Dr Karen Bridgman
,May 11, 2021
Image: Louis Hansel | Unsplash
A middle-aged woman came to see me who had relocated to Australia with her husband several years ago from Japan. While living in Japan she had followed a traditional diet and lifestyle, but since living in Australia her food choices had changed.
The traditional Japanese diet consists largely of fish and seafood (being the major protein), a range of soy-based proteins, a wide variety of fruits and vegetables both raw and pickled, lots of soups, seaweeds and rice and wheat (often as a tempura batter for fried seafood and vegetables). As Japan is a fishing nation, the Japanese diet contains significantly more fish and seafood than other Asian countries, and the emphasis on food is that it is mainly fresh and seasonal. While in Japan she had also enjoyed excellent health, as did her family.
However, since coming to Australia, she had changed her diet significantly, and she was concerned that her health was deteriorating rapidly. While she still preferred Japanese food, she had difficulty eating this regularly and she had concerns about the freshness of the produce, particularly the seafood.
She had also developed a considerable liking for dairy products such as cheeses, which she included in her diet on a regular basis.
Her husband was a businessman and they ate out frequently in restaurants and also had takeaways two or three times a week. She was fond of foods like pizza.
When foods have never been a part of the traditional diet of a culture, its people do not develop the ability to utilise these foods and they can cause severe reactions.
The main symptoms she presented with were digestive upsets, gaining weight very quickly and lack of energy, and she was so horrified by a dry scaly skin condition that had developed all over her body, like an eczema or dermatitis, that she had been to various doctors and dermatologists, but the treatments they had recommended had only resulted in temporary relief. While she was increasingly anxious about her appearance, she was also becoming concerned about the toxicity of some of these treatments, particularly the side effects of the steroid medications she had been prescribed, which included weight gain and potential osteoporosis. She also had recurrent sinus problems and had difficulty breathing at times.
On questioning, there was no family history of inflammatory skin conditions (the genetic eczema–asthma atopy scenario) and she had never had this problem in Japan. We therefore discussed the possibility that the changes in her diet were potentially the problem. This had not been mentioned to her previously.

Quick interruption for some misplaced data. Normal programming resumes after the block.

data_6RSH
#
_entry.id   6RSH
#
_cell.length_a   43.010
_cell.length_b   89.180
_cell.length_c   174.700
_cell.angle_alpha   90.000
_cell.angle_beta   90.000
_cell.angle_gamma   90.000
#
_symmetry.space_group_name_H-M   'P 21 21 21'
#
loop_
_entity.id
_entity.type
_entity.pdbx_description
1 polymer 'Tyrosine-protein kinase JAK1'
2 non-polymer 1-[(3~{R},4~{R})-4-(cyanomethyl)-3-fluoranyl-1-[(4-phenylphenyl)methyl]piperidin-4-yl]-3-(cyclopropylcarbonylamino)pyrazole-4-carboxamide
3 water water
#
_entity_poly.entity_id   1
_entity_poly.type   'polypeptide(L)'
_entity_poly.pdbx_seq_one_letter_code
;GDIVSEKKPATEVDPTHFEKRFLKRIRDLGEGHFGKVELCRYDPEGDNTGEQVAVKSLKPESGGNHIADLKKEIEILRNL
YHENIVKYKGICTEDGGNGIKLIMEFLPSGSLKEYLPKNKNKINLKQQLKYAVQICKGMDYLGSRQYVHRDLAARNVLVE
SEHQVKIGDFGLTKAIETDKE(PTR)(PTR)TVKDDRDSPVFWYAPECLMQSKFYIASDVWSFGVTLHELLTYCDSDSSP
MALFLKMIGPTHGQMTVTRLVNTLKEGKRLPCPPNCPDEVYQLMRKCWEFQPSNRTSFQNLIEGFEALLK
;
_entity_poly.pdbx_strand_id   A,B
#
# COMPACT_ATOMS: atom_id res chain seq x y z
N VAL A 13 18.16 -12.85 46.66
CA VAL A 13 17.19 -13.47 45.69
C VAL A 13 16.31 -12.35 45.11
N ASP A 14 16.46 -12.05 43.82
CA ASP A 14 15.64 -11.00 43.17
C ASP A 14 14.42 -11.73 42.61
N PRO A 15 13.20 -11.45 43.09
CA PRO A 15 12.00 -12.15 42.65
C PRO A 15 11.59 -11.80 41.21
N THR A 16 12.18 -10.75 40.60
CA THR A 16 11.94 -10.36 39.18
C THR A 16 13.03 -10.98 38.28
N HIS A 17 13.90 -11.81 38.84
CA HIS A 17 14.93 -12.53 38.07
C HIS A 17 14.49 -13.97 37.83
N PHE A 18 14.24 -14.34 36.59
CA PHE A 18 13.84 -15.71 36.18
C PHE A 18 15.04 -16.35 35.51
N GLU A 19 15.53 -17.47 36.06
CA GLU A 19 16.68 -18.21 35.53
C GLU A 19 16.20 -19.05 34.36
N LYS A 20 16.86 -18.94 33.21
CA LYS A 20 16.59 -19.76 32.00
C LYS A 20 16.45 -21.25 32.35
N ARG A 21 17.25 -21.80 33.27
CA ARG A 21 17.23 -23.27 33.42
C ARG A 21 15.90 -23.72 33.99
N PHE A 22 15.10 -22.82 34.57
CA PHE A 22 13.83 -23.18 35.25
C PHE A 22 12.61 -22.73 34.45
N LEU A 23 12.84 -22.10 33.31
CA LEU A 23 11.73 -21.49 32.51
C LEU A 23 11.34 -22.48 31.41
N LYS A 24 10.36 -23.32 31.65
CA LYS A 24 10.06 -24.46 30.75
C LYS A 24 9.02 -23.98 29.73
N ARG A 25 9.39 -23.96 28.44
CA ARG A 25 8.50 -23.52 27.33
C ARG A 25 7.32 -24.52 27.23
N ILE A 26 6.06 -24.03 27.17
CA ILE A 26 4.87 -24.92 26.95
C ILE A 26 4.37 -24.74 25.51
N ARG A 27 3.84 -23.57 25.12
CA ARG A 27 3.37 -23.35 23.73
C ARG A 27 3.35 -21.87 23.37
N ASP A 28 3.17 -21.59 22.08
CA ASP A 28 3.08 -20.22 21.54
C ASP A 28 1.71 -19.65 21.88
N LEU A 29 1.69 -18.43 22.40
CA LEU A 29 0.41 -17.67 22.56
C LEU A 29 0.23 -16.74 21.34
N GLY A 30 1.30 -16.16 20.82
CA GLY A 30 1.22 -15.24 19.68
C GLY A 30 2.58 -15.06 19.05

Until very recently dairy products were not a common food in Japan, certainly not in traditional diets, and this was the most obvious potential source of her problems. When foods have never been a part of the traditional diet of a culture, its people do not develop the ability to utilise these foods and they can cause severe reactions — symptoms consistent with an allergy or intolerance.
She had the classic symptoms of a dairy allergy or intolerance. The inability to digest dairy products often leads to symptoms of IBS-type digestive upsets: wind and bloating and diarrhoea (which can be severe), accompanied by various skin conditions, weight gain, headaches and often anxiety or depression.
The weight gain could also have been compounded by eating much less fresh seafood, contributing to a thyroid imbalance as well.
Eczema, a dry scaly inflammatory skin condition, is considered an issue with either the lack of or a greater need for the omega-3 essential fatty acids, commonly obtained from fish and seafood.
A diet more aligned with the Japanese diet was instigated which included eating fresh seafood more frequently, increasing vegetable intake and totally excluding all dairy products. We also substantially reduced the wheat component, removing bread and biscuits. As she still wished to be able to get takeaway food, traditional Japanese restaurants were suggested as the better option.
To improve her skin condition omega-3 fatty acids were recommended as supplements — a sustainable krill oil — along with a zinc formula to improve the metabolism of the fatty acids. Hemp oil to be used topically as a moisturiser was also recommended. To improve digestion, unpasteurised miso was included on a daily basis as this contains probiotics, along with brown basmati rice and prebiotic vegetables. Organic food was recommended for better nutrients. Until her digestive system was functioning correctly, digestive enzymes, particularly a protein digestive enzyme formula, was also recommended to be taken at the end of each meal.
The reintroduction of increased seafood would have also helped with any thyroid problems, which include lack of energy and weight gain.
While these were substantial changes to her current diet, she had had many years’ experience eating her cultural foods, so despite it being initially difficult to change back, she did so and enjoyed eating her traditional foods again. The benefits were enormous.
Three months later she was a different woman. She was feeling much healthier and much more like her old self. Her weight had stabilised, her skin had improved dramatically and had no signs of the eczema, her energy had improved and her digestive symptoms were a problem only occasionally when she relapsed from her dietary changes. She had also referred several of her Japanese friends to me who had similar conditions, and my answer was much the same (this was becoming repetitive); they all improved when going back to their traditional diets. An interesting exercise.
Karen Bridgman is a holistic practitioner at Lotus Health and Lotus Dental in Neutral Bay.
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